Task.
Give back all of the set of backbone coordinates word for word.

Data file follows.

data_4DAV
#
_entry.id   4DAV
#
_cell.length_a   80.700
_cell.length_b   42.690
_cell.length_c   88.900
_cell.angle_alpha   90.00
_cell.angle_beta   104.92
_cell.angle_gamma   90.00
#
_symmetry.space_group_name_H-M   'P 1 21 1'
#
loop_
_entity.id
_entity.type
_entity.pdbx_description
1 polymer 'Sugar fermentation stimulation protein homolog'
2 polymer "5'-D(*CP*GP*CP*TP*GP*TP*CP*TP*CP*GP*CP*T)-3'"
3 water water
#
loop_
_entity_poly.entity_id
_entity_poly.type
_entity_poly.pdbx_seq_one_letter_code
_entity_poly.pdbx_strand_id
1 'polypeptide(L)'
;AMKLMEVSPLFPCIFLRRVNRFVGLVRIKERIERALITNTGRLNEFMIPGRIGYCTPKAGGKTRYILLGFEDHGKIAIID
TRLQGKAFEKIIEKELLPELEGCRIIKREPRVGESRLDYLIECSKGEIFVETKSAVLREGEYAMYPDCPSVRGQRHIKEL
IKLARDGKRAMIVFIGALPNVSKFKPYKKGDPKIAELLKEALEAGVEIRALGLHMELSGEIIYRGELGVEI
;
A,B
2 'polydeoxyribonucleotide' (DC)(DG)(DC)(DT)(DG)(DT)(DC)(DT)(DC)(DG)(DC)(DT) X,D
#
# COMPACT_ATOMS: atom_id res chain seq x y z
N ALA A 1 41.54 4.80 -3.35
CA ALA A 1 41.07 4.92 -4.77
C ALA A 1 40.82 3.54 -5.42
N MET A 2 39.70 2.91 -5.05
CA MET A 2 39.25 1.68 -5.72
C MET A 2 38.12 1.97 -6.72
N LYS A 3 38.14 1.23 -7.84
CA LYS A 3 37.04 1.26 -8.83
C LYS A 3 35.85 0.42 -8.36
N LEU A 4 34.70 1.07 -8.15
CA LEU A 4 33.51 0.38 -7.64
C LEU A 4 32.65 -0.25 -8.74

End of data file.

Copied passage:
data_4DAV
#
_entry.id   4DAV
#
_cell.length_a   80.700
_cell.length_b   42.690
_cell.length_c   88.900
_cell.angle_alpha   90.00
_cell.angle_beta   104.92
_cell.angle_gamma   90.00
#
_symmetry.space_group_name_H-M   'P 1 21 1'
#
loop_
_entity.id
_entity.type
_entity.pdbx_description
1 polymer 'Sugar fermentation stimulation protein homolog'
2 polymer "5'-D(*CP*GP*CP*TP*GP*TP*CP*TP*CP*GP*CP*T)-3'"
3 water water
#
loop_
_entity_poly.entity_id
_entity_poly.type
_entity_poly.pdbx_seq_one_letter_code
_entity_poly.pdbx_strand_id
1 'polypeptide(L)'
;AMKLMEVSPLFPCIFLRRVNRFVGLVRIKERIERALITNTGRLNEFMIPGRIGYCTPKAGGKTRYILLGFEDHGKIAIID
TRLQGKAFEKIIEKELLPELEGCRIIKREPRVGESRLDYLIECSKGEIFVETKSAVLREGEYAMYPDCPSVRGQRHIKEL
IKLARDGKRAMIVFIGALPNVSKFKPYKKGDPKIAELLKEALEAGVEIRALGLHMELSGEIIYRGELGVEI
;
A,B
2 'polydeoxyribonucleotide' (DC)(DG)(DC)(DT)(DG)(DT)(DC)(DT)(DC)(DG)(DC)(DT) X,D
#
# COMPACT_ATOMS: atom_id res chain seq x y z
N ALA A 1 41.54 4.80 -3.35
CA ALA A 1 41.07 4.92 -4.77
C ALA A 1 40.82 3.54 -5.42
N MET A 2 39.70 2.91 -5.05
CA MET A 2 39.25 1.68 -5.72
C MET A 2 38.12 1.97 -6.72
N LYS A 3 38.14 1.23 -7.84
CA LYS A 3 37.04 1.26 -8.83
C LYS A 3 35.85 0.42 -8.36
N LEU A 4 34.70 1.07 -8.15
CA LEU A 4 33.51 0.38 -7.64
C LEU A 4 32.65 -0.25 -8.74